The art of Bibi

northsider meets internationally renowned Aboriginal artist and Kirribilli local, Bibi Barba.



"Colour comes to me, it speaks to me…art breathes, it moves, heals, creates adventure…that’s the beauty of it...”


It’s impossible not to be captivated by artist Bibi Barba as she speaks about her work, which combines traditional designs and storytelling with bold, modern colour.


The Wakka Wakka and Yuin artist nods towards the harbour foreshore near her home. “We’re coastal, saltwater women,” Bibi explains. “Inspiration comes to me when I’m near water.”


It was Bibi’s beloved maternal grandmother who encouraged her to reconnect with her heritage through art, a subject Bibi excelled in when she was at school.


“Nana told me ‘if you want to paint country, you’ve got to visit it, you’ve got to go back home and feel it,’” Bibi recalls.

“She’s always been my inspiration and I use art to express her stories.”


Passing her stories on was important to Bibi’s nana. She had been taken from her community in Mackay when she was 10 years old at the time of the Child Protection Orders. She grew up at Cherbourg mission, where the goal was to move Aboriginal children away from traditional tribal life, destroying their links to family, country, culture and language.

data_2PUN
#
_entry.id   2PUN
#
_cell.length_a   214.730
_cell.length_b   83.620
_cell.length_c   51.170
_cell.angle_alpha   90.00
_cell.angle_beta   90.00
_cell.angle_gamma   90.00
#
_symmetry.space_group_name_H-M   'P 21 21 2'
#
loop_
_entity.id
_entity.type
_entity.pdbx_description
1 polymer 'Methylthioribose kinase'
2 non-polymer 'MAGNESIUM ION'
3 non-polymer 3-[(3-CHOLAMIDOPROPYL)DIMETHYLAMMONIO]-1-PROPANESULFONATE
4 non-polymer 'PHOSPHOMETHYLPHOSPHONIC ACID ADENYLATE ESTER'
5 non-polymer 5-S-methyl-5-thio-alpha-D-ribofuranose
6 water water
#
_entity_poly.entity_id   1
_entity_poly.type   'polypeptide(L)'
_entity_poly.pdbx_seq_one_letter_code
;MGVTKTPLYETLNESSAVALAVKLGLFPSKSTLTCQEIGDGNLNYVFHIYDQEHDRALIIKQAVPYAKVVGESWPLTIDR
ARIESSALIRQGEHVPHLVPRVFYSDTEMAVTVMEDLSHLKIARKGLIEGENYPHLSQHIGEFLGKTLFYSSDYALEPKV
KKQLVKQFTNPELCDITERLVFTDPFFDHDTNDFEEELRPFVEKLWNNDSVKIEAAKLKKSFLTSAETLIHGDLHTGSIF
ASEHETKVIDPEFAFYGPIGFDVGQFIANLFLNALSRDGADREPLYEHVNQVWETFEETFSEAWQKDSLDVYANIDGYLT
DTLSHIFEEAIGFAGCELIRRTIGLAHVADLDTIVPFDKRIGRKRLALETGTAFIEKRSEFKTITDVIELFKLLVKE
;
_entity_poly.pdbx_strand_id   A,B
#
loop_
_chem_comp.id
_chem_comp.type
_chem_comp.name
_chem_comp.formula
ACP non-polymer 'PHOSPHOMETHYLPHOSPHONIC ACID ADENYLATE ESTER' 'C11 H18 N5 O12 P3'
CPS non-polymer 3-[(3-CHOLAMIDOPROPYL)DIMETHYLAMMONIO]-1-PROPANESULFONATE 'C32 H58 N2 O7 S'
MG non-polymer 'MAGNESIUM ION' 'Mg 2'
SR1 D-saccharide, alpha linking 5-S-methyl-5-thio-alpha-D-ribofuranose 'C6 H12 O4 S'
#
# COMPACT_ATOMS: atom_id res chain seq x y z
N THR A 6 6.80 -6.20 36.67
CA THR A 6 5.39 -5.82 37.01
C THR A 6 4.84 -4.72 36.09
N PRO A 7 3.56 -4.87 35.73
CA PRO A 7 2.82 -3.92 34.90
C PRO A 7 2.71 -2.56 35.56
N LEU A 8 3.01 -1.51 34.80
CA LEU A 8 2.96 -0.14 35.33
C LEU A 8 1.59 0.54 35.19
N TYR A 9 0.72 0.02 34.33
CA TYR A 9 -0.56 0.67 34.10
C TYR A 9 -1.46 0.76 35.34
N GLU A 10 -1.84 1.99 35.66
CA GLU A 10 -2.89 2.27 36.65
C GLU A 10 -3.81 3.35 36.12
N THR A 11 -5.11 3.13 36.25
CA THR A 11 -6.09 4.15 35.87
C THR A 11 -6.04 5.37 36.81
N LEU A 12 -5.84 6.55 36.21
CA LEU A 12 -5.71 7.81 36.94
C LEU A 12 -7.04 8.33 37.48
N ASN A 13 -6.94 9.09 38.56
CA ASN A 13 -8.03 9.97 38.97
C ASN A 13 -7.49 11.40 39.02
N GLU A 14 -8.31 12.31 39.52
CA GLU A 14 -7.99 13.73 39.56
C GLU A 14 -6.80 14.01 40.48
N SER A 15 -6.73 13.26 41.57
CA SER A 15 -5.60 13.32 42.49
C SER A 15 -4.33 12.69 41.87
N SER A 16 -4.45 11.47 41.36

“Nana’s grandmother used to come and speak language to her in secret though,” Bibi says. “Nana went through a pretty horrific time. But she never complained once.”


As a young woman, Bibi took her nana’s advice and returned to the bush.


“I started to physically feel my culture,” she says. “Culture is about the present, living with Mother Earth. She accepts you and you accept her. When that respect is there, the world is a better place.”


“She's always been my inspiration and I use art to express her stories.”

When Bibi tragically lost a child just days after birth, it was art and her connection to country that became her way of coping.


“At night, when everyone was asleep, I’d paint,” she remembers. “It was my therapy as I started healing. I’d hide my artworks in a locked suitcase under the bed. No one, not even my husband, knew about them.”


Then one day, a friend spotted a piece Bibi had forgotten to hide away. By that time, there were 140 original works stashed in the suitcase.


Bibi’s friend persuaded her to show her paintings to a gallery owner, who was so impressed, he invited Bibi to host an exhibition.


“My hubby still had no idea I painted at all!” she laughs. “So I made him a beautiful dinner, sat him down and brought out the suitcase…he was pretty shocked!”


Oyster Dreaming, left and Women's Business


Women and Children, left and Desert Flowers



Bibi’s first exhibition sold out in just 40 minutes, propelling her from secret night-time artist to the art scene’s newest sensation, with commissions pouring in.


“I painted a tree for a zoo in South Carolina, designed Queensland’s birth certificates, created many corporate artworks…,” Bibi says, recalling just a few of the many pieces she’s completed over the years.


As her reputation flourished, her marriage ended, and she left Australia to study at the prestigious Parsons School of Design in Paris. It was there she honed her craft and returning to Sydney two years later, she painted her breathtaking signature Desert Flowers work.